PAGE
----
8th Apr '17 12:52:10 PM Jerry
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* In-universe example in ''TheDarkEye'', male dwarves outnumber females by 4:1,[[note]]Males are born more often and mostly as twins or quadruplets, while females are only born as single children[[/note]] as a result, this trope is played straight in their cultures.
7th Apr '17 10:30:46 AM ethne
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Take the English language, for example. The terms "Man" and "Mankind" are often used to represent humanity in general, whereas "Woman" and "Womankind" only ever refer to humans of the female gender.[[note]]There is an interesting twist in the etymology of "man" and "woman". Originally, "man" simply meant the gender-neutral "human being" and was also used for male people while "wifman" meant "female human being". Eventually, "man" only meant male person, though wifman retained its exclusiveness.[[/note]] If the gender of a person is unknown, the traditional proper pronoun to use is "he" (e.g. "Everybody take out his pencil") the "singular they" [[OlderThanTheyThink goes back to Geoffrey Chaucer]], but remains controversial even today, reflecting this trope. Certain languages like French and Spanish take this concept even further, having two words for "They"; a masculine and feminine form, but if there is a mixed group of men and women the masculine is the default. In fact, this is correct even for a group of ''any'' number of women, and one single man.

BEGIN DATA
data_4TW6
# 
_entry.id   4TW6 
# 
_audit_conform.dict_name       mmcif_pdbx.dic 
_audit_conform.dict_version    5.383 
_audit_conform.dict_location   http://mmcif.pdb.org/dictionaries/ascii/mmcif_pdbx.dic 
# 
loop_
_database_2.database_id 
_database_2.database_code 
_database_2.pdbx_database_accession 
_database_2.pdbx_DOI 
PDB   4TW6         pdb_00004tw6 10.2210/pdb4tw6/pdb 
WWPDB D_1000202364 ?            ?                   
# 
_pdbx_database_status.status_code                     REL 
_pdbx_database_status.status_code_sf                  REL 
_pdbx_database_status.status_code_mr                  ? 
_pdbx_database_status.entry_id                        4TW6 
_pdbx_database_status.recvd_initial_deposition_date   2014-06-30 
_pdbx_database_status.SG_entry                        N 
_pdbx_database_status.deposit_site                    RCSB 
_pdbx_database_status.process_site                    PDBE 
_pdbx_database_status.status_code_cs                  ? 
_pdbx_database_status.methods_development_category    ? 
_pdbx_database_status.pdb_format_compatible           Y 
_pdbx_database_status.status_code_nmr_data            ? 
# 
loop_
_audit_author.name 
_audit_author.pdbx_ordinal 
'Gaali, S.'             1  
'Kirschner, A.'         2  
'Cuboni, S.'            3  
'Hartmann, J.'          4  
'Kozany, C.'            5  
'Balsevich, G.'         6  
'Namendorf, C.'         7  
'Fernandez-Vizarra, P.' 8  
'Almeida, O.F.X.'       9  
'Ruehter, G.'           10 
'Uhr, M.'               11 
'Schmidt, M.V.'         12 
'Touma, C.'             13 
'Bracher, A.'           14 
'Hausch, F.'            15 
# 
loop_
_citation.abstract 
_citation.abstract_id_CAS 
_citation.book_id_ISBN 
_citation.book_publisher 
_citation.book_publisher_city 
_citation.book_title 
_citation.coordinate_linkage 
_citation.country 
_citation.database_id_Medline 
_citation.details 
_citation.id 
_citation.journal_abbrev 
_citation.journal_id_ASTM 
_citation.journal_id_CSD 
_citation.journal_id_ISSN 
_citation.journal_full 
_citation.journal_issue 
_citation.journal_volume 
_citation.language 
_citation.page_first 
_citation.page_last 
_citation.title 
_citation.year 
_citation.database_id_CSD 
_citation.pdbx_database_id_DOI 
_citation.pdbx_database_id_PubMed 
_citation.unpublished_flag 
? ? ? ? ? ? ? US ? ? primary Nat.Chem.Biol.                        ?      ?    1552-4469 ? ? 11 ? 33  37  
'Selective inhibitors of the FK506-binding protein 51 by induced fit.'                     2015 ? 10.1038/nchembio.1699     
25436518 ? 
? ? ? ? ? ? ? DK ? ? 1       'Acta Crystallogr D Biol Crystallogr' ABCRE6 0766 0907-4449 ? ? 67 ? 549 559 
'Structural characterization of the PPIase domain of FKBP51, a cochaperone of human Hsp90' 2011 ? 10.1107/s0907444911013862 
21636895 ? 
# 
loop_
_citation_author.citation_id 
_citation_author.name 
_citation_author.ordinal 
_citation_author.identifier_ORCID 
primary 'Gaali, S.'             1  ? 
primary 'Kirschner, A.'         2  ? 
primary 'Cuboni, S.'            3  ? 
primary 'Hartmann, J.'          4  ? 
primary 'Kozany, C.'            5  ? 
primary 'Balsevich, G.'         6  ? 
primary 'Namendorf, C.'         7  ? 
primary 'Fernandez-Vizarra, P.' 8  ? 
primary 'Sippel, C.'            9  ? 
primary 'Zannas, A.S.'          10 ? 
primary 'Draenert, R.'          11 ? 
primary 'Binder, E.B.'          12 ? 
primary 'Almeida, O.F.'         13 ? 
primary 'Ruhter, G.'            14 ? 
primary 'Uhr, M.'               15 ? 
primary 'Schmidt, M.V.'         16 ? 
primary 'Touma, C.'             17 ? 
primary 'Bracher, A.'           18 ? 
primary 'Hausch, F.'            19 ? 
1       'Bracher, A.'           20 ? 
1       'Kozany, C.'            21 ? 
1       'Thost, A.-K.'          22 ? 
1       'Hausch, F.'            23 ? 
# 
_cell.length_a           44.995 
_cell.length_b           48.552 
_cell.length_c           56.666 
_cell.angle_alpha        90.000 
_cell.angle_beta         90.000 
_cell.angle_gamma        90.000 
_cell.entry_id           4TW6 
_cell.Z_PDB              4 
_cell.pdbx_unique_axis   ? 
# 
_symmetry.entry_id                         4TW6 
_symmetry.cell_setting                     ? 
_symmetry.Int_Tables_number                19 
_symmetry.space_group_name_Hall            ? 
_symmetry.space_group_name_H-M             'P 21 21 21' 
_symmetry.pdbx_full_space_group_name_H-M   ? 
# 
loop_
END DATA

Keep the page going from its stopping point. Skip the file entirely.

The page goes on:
to:

Take the English language, for example. The terms "Man" and "Mankind" are often used to represent humanity in general, whereas "Woman" and "Womankind" only ever refer to humans of the female gender.[[note]]There is an interesting twist in the etymology of "man" and "woman". Originally, "man" simply meant the gender-neutral "human being" and was also used for male people while "wifman" "woman" meant "female human being". Eventually, "man" only meant male person, though wifman woman retained its exclusiveness.[[/note]] If the gender of a person is unknown, the traditional proper pronoun to use is "he" (e.g. "Everybody take out his pencil") the "singular they" [[OlderThanTheyThink goes back to Geoffrey Chaucer]], but remains controversial even today, reflecting this trope. Certain languages like French and Spanish take this concept even further, having two words for "They"; a masculine and feminine form, but if there is a mixed group of men and women the masculine is the default. In fact, this is correct even for a group of ''any'' number of women, and one single man.
27th Mar '17 11:23:21 PM Kotomikun
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* ''VideoGame/PokemonGo'' originally had no genders except for the Nidoran family, just like Gen I... but it used the modern 3D models, which have gender differences. [[ZigZaggingTrope They were not used consistently, and sometimes the gender of a model would change for no apparent reason]]; for a while, you could evolve a Pikachu and it would apparently transform from male to female. When genders were (officially) added, the trope was played straight--all previously-captured mons with gender differences became male, and only new spawns of those species could be female.
16th Jan '17 9:00:02 AM Noah1
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Added DiffLines:

[[quoteright:350:[[WesternAnimation/VeggieTales http://static.tvtropes.org/pmwiki/pub/images/identifying_female_vegetables.jpg]]]]
[[caption-width-right:350:So ''that's'' what female vegetables look like! I'll have to remember that next time I'm at the grocery store.]]